EU Australia Online - News & information from the capital of Europe direct to Australian businesses

Super-sized Campaign for Better Diets / Better Health

  • November 11th, 2006
  • Posted by 7thmin

mcdonalds-resize.jpgA phalanx of leading companies in the foods and drinks industry in Europe has started an offensive against an obesity epidemic, declaring they have changed their ways, for the common good.

In full promotional mode they brought out big guns, at Chief Executive or company Vice-president level, for a Brussels media conference (9.11.06), hosted by the European Commissioner for Health and Consumer Protection, Markos Kyprianou.
Some of the world’s main companies have joined up with doctors groups and non-government organisations in an organised offensive against bad eating and exercise habits – which have seen obesity levels in Europe blow out five-fold in the last twenty-five years.
Alarming figures – over-weight and unhealthy

The European Commission has just released a study – a survey in its “Eurobarmoeter” series- showing that one-third of Europeans are too fat, and showing also they know what to do to get thinner – but are looking for help.

While three out of four Europeans still think they were are in good health, 44% of women and 32% of men declared themselves over-weight, and already 25% are suffering from some long-standing health problem.

Each year an additional 400 000 children are being listed as overweight; Southern Europeans have less long-term illness than Northerners; overall, seven-percent of health costs are blamed on obesity-related illnesses.

Worried governments and “reformed” corporate characters

Governments are worried; companies have been told more regulation is under way from the European Commission: on food contents and labelling, and they have been invited to co-operate.

To discuss what they would be doing, five major companies sent their senior people to meet the journalists: Coca Cola, Kraft, McDonalds, Pepsi and Unilever.

They came as “reformed characters” of the dietary wars, with wise policies: advertising styled not to pressure the young; “lite” choices and smaller serves available; increased vitamin, fibre and mineral content; and labels explaining about the contents.

Questions for business

It was a time of open availability; the CEOs talked to all and sundry, surrounded by their promotional stands, their own media minders, cameras and lights.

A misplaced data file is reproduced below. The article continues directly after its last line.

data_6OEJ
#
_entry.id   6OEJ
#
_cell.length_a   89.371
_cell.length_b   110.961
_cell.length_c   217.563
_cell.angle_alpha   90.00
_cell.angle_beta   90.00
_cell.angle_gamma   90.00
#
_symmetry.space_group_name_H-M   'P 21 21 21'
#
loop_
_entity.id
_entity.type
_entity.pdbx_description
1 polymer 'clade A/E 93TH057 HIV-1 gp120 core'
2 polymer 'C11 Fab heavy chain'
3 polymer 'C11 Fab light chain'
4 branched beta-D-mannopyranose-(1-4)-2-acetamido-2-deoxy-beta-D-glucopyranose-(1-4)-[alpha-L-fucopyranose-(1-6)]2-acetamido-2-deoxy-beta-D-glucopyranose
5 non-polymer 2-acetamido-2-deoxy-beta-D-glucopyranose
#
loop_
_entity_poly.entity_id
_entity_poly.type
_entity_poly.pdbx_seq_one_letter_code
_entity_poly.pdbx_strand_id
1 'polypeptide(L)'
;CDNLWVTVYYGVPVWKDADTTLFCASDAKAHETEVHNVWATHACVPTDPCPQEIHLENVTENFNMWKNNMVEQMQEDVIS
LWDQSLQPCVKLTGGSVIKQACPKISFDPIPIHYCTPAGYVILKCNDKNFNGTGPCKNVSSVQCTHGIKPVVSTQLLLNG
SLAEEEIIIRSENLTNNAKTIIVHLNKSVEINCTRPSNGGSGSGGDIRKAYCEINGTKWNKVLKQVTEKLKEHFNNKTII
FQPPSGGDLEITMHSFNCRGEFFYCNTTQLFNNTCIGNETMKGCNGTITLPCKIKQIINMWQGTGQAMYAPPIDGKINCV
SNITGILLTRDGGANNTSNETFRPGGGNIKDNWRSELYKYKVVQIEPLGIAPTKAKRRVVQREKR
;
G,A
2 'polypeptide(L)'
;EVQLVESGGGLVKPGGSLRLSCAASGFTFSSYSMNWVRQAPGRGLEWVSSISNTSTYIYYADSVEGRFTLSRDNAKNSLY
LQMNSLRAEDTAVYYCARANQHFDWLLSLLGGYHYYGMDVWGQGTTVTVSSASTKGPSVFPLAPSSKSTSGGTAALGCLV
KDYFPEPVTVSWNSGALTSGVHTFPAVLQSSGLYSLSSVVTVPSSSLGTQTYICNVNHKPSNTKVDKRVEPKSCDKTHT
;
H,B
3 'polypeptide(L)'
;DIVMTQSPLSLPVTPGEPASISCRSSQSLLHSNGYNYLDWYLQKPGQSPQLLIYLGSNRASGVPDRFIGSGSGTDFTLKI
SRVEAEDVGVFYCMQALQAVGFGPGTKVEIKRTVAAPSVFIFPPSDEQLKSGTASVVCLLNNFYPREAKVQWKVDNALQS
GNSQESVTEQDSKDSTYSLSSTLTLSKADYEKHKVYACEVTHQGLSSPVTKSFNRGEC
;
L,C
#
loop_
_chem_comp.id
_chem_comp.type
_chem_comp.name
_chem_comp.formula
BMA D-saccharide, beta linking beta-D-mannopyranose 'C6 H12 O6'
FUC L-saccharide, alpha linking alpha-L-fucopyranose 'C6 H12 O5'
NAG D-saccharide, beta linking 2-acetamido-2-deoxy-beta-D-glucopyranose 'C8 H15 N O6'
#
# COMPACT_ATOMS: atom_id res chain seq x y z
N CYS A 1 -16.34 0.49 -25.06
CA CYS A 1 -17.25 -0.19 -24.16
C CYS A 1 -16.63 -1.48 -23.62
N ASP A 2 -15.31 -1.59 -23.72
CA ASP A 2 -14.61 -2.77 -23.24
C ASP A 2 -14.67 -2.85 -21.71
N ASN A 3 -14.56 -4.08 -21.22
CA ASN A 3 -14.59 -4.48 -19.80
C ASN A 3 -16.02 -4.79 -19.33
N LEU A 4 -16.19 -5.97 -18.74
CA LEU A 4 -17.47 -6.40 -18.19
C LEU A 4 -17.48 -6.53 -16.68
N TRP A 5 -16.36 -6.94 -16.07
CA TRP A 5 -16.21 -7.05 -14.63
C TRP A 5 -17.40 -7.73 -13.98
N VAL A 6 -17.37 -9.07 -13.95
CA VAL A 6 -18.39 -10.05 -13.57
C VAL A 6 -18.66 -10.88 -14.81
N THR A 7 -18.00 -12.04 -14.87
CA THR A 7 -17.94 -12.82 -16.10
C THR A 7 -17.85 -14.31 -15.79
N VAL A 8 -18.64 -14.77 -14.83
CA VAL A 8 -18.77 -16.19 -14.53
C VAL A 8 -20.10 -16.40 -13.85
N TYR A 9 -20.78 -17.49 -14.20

Some journalists barked and complained, not accustomed to all this commercial razzamataz in the confines of the European Commission.

Mr Kyprianou suggested it was a useful change: at times he had been accused of being too opposed to business, now he could be accused of the opposite.

A question for the business leaders:

Was the new line the end of the “super-size-me” issue – the complaints about fast-food outlets pushing big serves of fatty, sugary food and drink?

The European CEO of Pepsi, Zein Abdalla, said there had been a softening of approach.

“My observation is that the beverage industry has changed its promotional techniques quite readically in the on-premises channel, in the tuype of modern fast food restaurants you are talking about,” he said.

“If you want to do a specific response on the super-size-me McDonald’s issues, I’d suggest talk to Mr Hennequin for the specific practices.”

Denis Hennequin, the President of McDonald’s in Europe, was in fact nearby showing off new hamburger wrappers, telling the calories, salt, sugar and fat contents – with information about the impacts on, for instance, a six-year-old diner.

Would he also, promise, not to coax customers, to buy too much to eat or drink; would he keep down the size of portions?

Well, up to a point:

“We’ve limited our value meals offer to two sizes, because people have different needs. All kinds of people make the world go by. Giving the offer and the choice it’s for customers to play with whatever food they want to have,” he said.

“We have never in Europe had that aggressive promotional behaviour. We’ve always had a balanced approach, but again I think we do not fall either into the trap, to mandate and commend what people should eat.”

If the fast food industry is not only “turning over a new leaf”, but turning out its very most senior managers to sell the idea, there should be hope for a change in those obesity levels.

They have actually withdrawn many thousands of tonnes of problem substances, like so-called trans-fat, from the market.


Fighting obesity: Commissioner Kyprianou “names and praises” companies for concrete commitments, IP/06/1530. European Commission, 9.11.2006

Commission presents Eurobarometer on Health, Food and Nutrition,IP/06/1531. European Commission, 9.11.06

Questions and Answers on the Eurobarometer on Health, Food and Nutrition, MEMO/06/417. European Commission, 9.11.06

Questions and Answers on the EU Platform on Diet, Physical Activity and Health, and its commitments, MEMO/06/418. European Commission, 9.11.06

Special Eurobarmeter: Health and Food; Special Eurobaromteer 246/wave 64.3 – TNS Opinion and Social. European Commission n, July 2006

More information on EU policy on nutrition and obesity:

More information on the EU Platform for action on diet, physical activity and health:

More information on the Istanbul conference on obesity: